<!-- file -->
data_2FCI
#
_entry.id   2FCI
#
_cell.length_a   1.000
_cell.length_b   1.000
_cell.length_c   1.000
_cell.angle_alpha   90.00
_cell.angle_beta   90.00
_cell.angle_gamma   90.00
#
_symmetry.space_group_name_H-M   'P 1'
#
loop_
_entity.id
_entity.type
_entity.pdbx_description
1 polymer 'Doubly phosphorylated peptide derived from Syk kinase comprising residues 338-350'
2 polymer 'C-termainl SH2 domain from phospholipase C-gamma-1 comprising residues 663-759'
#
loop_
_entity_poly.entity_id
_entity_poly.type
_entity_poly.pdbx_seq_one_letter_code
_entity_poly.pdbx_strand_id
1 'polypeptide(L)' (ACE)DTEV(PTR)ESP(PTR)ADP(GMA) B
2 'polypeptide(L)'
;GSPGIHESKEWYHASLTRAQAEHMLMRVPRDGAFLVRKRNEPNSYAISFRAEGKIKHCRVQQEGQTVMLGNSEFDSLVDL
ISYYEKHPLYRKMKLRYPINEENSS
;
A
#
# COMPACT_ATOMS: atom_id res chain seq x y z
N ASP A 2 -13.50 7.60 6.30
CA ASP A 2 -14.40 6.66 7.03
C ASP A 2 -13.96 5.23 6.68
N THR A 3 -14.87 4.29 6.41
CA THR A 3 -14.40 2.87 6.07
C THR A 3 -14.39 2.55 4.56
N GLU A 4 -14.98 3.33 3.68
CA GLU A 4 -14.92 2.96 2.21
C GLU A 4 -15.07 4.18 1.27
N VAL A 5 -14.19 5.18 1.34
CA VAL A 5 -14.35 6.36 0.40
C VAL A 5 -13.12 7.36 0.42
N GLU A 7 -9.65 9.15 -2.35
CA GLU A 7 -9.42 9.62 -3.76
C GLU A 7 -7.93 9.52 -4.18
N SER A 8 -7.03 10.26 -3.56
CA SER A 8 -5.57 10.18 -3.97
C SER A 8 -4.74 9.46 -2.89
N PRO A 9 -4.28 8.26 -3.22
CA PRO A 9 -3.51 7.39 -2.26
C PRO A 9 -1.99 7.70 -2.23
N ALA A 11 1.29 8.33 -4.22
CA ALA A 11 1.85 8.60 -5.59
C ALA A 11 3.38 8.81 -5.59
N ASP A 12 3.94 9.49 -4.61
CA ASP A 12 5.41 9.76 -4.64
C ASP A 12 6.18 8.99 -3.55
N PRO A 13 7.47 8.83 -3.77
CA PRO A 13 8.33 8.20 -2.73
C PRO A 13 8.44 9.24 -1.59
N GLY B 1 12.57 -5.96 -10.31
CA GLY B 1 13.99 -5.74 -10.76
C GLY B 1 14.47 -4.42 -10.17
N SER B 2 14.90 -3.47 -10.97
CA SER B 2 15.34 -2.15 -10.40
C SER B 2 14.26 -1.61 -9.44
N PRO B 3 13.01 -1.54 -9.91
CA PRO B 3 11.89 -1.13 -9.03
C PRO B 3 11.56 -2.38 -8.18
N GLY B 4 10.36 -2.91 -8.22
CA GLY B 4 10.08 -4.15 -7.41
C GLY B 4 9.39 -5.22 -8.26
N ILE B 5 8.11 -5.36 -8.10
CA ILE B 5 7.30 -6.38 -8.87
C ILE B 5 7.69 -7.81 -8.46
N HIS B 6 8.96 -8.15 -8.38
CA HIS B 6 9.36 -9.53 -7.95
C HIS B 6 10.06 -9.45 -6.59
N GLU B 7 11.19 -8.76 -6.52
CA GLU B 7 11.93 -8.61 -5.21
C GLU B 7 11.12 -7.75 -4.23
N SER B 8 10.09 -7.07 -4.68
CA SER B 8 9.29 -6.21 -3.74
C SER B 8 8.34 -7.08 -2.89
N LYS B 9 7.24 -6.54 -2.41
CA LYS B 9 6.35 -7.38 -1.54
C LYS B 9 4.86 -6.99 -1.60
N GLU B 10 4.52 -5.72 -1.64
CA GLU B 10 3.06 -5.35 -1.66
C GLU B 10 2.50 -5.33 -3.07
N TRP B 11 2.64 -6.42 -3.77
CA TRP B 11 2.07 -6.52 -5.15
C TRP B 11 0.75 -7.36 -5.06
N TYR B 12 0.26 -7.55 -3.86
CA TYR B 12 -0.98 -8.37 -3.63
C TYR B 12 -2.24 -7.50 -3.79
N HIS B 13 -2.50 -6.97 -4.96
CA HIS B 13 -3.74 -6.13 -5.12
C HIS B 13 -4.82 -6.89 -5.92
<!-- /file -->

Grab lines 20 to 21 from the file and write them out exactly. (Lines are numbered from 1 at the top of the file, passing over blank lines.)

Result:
#
loop_